Friday, April 25, 2014

V is for Voice

When I started writing I had visions of what my voice would be like; something like the examples below.

“I have dreamt in my life, dreams that have stayed with me ever after, and changed my ideas; they have gone through and through me, like wine through water, and altered the color of my mind. And this is one: I'm going to tell it - but take care not to smile at any part of it.” 
― Emily BrontëWuthering Heights

 Everything about her was at once vigorous and exquisite, at once strong and fine. He had a confused sense that she must have cost a great deal to make, that a great many dull and ugly people must, in some mysterious way, have been sacrificed to produce her. He was aware that the qualities distinguishing her from the herd of her sex were chiefly external: as though a fine glaze of beauty and fastidiousness had been applied to vulgar clay. Yet the analogy left him unsatisfied, for a coarse texture will not take a high finish; and was it not possible that the material was fine, but that circumstance had fashioned it into a futile shape? - Edith Wharton, House of Mirth

Sadly, that is not my voice.  My voice is short sentences, plain, simple English with very little flowery prose.  Not what I wanted my voice to be so I tried to write emulating the great writers that I admired.  Forcing my voice to be what it was not made writing a chore and my work hard to read.

I learned to embrace my voice, which has been compared to that of Nicholas Sparks, and am much better off for it.    

I hope you have all found and embraced your voice.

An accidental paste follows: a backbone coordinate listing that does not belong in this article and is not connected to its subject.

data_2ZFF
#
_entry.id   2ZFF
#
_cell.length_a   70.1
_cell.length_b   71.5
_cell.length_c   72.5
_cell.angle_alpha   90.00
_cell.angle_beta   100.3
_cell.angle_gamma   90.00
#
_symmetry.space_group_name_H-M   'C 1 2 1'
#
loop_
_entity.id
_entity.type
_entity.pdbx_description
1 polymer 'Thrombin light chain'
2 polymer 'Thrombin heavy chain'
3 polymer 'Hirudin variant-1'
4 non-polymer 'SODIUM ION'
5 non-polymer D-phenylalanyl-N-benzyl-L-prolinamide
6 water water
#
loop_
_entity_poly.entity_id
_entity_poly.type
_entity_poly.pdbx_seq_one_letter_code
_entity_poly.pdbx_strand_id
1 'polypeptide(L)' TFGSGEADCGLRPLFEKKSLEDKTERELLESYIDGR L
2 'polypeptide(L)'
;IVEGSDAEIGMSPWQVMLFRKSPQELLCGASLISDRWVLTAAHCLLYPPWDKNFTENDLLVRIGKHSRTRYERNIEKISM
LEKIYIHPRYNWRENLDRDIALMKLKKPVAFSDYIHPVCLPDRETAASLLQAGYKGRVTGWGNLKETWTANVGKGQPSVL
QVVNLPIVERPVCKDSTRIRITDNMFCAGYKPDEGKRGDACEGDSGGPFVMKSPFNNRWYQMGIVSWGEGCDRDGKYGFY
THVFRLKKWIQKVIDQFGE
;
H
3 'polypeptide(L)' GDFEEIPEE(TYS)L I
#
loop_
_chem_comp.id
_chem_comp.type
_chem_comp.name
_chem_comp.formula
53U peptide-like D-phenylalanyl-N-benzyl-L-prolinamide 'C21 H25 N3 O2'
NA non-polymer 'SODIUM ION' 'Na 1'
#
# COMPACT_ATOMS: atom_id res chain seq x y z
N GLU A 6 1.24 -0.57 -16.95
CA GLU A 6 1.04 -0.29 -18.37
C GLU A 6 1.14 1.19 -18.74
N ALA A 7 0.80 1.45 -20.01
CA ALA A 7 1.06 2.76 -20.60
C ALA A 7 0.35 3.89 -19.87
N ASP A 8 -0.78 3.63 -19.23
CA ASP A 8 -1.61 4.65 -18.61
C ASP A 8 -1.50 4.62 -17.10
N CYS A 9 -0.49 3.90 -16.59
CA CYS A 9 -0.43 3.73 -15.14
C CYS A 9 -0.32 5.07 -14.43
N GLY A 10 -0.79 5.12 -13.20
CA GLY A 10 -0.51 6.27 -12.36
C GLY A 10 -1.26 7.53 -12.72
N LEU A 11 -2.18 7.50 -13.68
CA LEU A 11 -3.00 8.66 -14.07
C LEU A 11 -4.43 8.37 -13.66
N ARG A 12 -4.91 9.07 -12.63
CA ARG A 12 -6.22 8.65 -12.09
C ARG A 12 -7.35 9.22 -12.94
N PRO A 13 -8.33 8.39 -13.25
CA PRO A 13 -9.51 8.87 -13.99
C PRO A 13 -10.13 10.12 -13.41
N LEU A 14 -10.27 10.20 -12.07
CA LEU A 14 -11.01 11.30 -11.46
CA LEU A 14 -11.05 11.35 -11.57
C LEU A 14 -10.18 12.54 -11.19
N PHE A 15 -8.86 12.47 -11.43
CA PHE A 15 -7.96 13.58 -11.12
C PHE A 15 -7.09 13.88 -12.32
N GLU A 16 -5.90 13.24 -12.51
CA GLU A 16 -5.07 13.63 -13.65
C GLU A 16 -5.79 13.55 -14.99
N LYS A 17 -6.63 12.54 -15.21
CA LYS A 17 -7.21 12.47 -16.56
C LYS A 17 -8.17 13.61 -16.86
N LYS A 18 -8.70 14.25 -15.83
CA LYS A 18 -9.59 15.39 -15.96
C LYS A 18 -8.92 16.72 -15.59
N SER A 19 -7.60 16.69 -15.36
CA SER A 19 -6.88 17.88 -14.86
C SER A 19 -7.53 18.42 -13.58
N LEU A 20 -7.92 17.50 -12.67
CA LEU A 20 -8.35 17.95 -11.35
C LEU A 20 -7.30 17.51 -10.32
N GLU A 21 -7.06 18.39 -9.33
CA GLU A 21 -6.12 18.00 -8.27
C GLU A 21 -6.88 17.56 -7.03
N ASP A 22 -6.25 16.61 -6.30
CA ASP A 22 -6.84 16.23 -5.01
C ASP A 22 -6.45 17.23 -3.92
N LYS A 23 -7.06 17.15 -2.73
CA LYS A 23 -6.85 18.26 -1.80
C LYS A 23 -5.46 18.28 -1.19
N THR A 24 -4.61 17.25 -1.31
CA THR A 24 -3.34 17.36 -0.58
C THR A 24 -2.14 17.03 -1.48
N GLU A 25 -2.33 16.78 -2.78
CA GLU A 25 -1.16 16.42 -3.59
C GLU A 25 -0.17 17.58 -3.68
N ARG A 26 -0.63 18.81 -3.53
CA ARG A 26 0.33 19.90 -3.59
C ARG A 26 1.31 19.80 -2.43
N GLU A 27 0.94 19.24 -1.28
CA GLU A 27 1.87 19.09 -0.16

Happy writing!


  1. Short sentences, simple and plain, are modern, and people like narratives to move along. Sometimes I think that each book could have a different voice depending on the story and the characters. If writing in first person the age, class, educational and mental state could also alter the voice.
    I know I need practice when taking this into account.
    Great blog and thoughtful.

    1. Welcome back. I was so disappointed that when I wrote freely and enjoyed it my voice was not like that of Edith Wharton.

      I agree that the tone of each book and the voices of the characters change but my style of writing stays fairly consistent through out. Voice probably wasn't the right word. Now that I wrote that it is really more my style. Oh well too late to fix it now and come up with an alternate v option. :)

  2. Plain sinmple English and shorter sentences is what I also like as well. I have to be me at all times and want my writing to reflect my personality, my voice. Your post content is worth pondering with its valued points. Thanks for visiting me earlier.

  3. Nice to see you again Michelle. It turns out I am plain and simple but that was not the writing I held dear. Which caused me to struggle in the beginning trying to be something I was not.

  4. It is important to write in your own voice and not force yourself into someone else's mould. I find that my voice developed quite easily, as I just ... well, I just wrote. :-)
    Visiting here for the A to Z Challenge.